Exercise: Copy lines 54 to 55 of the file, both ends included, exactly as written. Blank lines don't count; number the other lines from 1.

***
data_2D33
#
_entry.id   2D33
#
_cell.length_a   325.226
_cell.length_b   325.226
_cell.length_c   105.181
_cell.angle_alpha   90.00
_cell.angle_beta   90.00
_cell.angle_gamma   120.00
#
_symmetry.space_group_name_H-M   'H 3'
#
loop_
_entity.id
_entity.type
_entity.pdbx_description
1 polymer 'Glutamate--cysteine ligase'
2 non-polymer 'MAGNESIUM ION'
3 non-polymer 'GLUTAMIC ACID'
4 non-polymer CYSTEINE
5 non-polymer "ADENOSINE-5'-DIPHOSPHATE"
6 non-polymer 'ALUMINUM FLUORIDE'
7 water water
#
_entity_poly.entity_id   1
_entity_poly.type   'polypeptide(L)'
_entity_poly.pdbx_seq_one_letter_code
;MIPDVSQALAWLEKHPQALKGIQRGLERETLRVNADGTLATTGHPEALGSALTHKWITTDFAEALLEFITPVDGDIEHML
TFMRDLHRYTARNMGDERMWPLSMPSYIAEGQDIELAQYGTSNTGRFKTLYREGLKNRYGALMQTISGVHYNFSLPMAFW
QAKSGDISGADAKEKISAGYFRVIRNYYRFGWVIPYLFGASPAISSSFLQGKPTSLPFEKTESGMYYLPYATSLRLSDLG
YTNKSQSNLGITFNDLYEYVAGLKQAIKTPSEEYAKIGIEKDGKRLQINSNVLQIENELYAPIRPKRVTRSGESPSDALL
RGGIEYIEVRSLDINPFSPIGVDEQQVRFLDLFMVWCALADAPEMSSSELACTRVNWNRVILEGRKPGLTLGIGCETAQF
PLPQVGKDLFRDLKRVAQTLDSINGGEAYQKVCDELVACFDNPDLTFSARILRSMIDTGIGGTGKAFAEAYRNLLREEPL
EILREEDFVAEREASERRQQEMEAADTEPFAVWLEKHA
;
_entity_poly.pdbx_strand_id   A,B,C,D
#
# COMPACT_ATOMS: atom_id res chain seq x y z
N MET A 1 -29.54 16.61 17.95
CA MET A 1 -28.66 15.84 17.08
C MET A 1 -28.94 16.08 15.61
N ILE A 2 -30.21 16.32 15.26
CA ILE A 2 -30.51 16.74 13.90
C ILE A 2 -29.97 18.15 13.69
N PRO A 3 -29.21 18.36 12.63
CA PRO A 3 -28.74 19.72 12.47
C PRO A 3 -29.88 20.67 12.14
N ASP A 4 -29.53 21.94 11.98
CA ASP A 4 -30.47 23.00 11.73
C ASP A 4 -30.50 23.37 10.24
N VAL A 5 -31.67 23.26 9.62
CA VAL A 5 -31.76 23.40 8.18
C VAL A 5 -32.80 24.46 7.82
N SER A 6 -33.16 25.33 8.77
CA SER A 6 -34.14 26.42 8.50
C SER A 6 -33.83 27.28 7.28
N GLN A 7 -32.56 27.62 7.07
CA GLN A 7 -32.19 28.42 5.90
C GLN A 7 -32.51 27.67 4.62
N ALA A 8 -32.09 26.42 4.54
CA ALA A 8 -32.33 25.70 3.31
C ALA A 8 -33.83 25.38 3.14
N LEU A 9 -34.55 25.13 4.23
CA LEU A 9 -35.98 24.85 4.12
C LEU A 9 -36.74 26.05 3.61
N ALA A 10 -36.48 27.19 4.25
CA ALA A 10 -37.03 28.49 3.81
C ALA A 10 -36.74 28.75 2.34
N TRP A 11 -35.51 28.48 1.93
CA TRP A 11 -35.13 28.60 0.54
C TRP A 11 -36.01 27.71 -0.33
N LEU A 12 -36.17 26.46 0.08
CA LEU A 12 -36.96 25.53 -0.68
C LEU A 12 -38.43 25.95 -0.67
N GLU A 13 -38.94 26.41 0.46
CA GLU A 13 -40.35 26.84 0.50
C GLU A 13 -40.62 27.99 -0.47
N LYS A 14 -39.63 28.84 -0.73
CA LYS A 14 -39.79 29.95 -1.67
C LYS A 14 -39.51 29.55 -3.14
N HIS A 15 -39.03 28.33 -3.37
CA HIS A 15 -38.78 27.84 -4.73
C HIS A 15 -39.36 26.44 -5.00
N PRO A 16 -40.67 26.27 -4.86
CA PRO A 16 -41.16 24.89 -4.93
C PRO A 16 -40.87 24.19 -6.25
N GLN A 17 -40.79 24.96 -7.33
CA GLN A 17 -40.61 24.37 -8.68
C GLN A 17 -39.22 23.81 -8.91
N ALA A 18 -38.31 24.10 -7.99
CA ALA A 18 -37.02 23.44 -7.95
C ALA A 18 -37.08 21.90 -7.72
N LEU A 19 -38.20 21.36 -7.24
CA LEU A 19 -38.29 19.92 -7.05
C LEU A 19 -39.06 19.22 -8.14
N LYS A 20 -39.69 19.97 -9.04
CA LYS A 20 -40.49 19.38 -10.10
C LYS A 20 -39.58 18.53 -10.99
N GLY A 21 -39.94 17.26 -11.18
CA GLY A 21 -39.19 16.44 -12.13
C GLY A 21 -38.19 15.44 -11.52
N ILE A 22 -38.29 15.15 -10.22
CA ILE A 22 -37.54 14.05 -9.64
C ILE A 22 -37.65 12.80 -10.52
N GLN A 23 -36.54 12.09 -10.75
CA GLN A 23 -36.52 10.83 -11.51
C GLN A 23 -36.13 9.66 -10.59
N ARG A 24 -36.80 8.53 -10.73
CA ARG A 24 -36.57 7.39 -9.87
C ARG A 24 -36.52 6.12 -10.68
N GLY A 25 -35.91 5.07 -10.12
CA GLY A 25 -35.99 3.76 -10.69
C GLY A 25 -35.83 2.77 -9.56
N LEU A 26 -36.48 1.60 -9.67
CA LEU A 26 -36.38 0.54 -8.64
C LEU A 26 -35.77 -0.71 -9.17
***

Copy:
C VAL A 5 -32.80 24.46 7.82
N SER A 6 -33.16 25.33 8.77